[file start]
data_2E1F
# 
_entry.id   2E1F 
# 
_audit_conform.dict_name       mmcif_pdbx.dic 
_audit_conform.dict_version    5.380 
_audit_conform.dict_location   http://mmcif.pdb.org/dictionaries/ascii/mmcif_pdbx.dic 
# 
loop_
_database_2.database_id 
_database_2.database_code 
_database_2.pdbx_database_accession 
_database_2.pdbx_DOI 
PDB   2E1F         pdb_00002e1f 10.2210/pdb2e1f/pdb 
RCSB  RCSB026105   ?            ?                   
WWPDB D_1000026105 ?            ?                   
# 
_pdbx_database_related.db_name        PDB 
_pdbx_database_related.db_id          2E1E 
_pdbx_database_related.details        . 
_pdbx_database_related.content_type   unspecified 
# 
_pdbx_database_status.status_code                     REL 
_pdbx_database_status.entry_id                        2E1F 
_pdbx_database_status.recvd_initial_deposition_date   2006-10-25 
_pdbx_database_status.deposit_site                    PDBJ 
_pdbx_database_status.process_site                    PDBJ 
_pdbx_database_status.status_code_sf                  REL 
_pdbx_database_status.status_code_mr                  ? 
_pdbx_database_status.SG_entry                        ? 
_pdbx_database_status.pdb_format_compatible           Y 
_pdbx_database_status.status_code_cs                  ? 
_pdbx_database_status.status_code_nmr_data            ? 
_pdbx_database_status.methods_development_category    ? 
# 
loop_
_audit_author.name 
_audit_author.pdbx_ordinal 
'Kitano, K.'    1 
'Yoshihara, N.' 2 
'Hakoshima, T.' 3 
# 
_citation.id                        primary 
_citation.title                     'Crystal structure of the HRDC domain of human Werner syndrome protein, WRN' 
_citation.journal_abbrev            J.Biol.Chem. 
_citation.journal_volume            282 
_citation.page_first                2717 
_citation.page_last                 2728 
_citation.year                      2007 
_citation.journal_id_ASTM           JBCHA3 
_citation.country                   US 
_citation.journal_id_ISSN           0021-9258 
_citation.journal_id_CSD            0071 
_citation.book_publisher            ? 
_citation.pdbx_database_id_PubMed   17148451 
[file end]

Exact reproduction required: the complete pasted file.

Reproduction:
data_2E1F
# 
_entry.id   2E1F 
# 
_audit_conform.dict_name       mmcif_pdbx.dic 
_audit_conform.dict_version    5.380 
_audit_conform.dict_location   http://mmcif.pdb.org/dictionaries/ascii/mmcif_pdbx.dic 
# 
loop_
_database_2.database_id 
_database_2.database_code 
_database_2.pdbx_database_accession 
_database_2.pdbx_DOI 
PDB   2E1F         pdb_00002e1f 10.2210/pdb2e1f/pdb 
RCSB  RCSB026105   ?            ?                   
WWPDB D_1000026105 ?            ?                   
# 
_pdbx_database_related.db_name        PDB 
_pdbx_database_related.db_id          2E1E 
_pdbx_database_related.details        . 
_pdbx_database_related.content_type   unspecified 
# 
_pdbx_database_status.status_code                     REL 
_pdbx_database_status.entry_id                        2E1F 
_pdbx_database_status.recvd_initial_deposition_date   2006-10-25 
_pdbx_database_status.deposit_site                    PDBJ 
_pdbx_database_status.process_site                    PDBJ 
_pdbx_database_status.status_code_sf                  REL 
_pdbx_database_status.status_code_mr                  ? 
_pdbx_database_status.SG_entry                        ? 
_pdbx_database_status.pdb_format_compatible           Y 
_pdbx_database_status.status_code_cs                  ? 
_pdbx_database_status.status_code_nmr_data            ? 
_pdbx_database_status.methods_development_category    ? 
# 
loop_
_audit_author.name 
_audit_author.pdbx_ordinal 
'Kitano, K.'    1 
'Yoshihara, N.' 2 
'Hakoshima, T.' 3 
# 
_citation.id                        primary 
_citation.title                     'Crystal structure of the HRDC domain of human Werner syndrome protein, WRN' 
_citation.journal_abbrev            J.Biol.Chem. 
_citation.journal_volume            282 
_citation.page_first                2717 
_citation.page_last                 2728 
_citation.year                      2007 
_citation.journal_id_ASTM           JBCHA3 
_citation.country                   US 
_citation.journal_id_ISSN           0021-9258 
_citation.journal_id_CSD            0071 
_citation.book_publisher            ? 
_citation.pdbx_database_id_PubMed   17148451 